Australia's prime minister said on Thursday he would welcome Facebook founder and chief executive Mark Zuckerberg testifying to an Australian parliamentary committee on the social media giant's sharing of data with Chinese phone maker Huawei.
Leaders of Australia's Parliamentary Joint Committee on Intelligence and Security have raised the prospect of the 34-year-old multi-billionaire being invited to explain Facebook's relationships with Huawei. Prime Minister Malcolm Turnbull supported the call for Zuckerberg to fly more than 12,000 kilometres (7,500 miles) from Menlo Park in California to face lawmakers in Canberra.
"I would welcome Facebook coming and testifying before our parliamentary committees, yes," Turnbull told reporters. "Of course, we'd love to see the boss."
Huawei said Wednesday it has never collected or stored Facebook user data, after Facebook acknowledged it shared such data with Huawei and other manufacturers.
Huawei, a company flagged by US intelligence officials as a national security threat and barred on security grounds from involvement in Australia's National Broadband Network, was the latest device maker at the center of a fresh wave of allegations over Facebook's handling of private data.
Chinese firms Huawei, Lenovo, Oppo, and TCL were among numerous handset makers that were given access to Facebook data in a "controlled" way approved by Facebook, according to a statement Tuesday from Francisco Varela, Facebook's vice president of mobile partnerships.
Facebook said it would end its data partnership with Huawei by the end of this week.
It's the latest privacy gaffe for Facebook since allegations emerged in March that a Trump-affiliated political consultancy firm, Cambridge Analytica, had improperly harvested data of Facebook users in an effort to influence elections.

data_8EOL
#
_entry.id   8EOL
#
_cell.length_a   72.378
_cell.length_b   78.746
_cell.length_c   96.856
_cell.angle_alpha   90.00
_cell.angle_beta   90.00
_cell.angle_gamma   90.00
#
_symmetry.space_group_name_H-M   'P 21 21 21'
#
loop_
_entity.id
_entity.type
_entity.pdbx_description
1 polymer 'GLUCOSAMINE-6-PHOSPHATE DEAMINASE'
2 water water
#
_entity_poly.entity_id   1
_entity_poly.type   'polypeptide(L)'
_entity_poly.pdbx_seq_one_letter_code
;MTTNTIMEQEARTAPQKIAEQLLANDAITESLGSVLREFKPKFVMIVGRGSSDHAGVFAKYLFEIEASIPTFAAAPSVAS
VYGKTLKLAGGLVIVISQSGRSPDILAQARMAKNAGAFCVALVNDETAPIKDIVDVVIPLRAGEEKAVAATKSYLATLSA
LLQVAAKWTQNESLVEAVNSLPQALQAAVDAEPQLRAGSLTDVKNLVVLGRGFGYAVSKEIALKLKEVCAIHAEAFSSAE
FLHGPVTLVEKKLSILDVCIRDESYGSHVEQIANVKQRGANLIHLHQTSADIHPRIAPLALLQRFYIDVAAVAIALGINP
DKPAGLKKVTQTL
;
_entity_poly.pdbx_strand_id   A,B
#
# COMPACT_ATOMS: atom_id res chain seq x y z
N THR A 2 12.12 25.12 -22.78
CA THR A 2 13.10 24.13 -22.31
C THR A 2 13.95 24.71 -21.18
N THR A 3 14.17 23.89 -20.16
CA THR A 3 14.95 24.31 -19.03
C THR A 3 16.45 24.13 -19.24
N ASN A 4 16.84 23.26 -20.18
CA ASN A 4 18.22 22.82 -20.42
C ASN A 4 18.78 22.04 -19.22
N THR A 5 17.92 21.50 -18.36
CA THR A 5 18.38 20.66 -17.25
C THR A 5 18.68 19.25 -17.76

The Australian committee, like a court, can summons witnesses to give evidence, although it is questionable whether a witness outside Australia could be compelled to attend. In practice, committees always invite rather than compel witnesses to attend hearings.
Facebook was asked by The Associated Press whether Zuckerberg would accept such an invitation.
Facebook replied with a statement on Thursday: "We will be providing the Australian government with more information about the device-integrated APIs," referring to Application Programming Interfaces that enable servers to communicate directly.
The committee's chairman Andrew Hastie and deputy chairman Anthony Byrne say Facebook owed answers to its 15 million Australian users.
"It is completely unacceptable that information from Facebook users has been slyly handed over to Huawei by Facebook," Byrne told The Australian newspaper. "I want to know why Mr. Zuckerberg allowed this to happen. If need be, he will be invited to appear" before the committee, Byrne added.
Byrne was not immediately available for comment on Thursday, but his office confirmed that he had been accurately quoted.
Zuckerberg has been called to give evidence to US congressional committees and the European Parliament in recent months over user privacy breaches.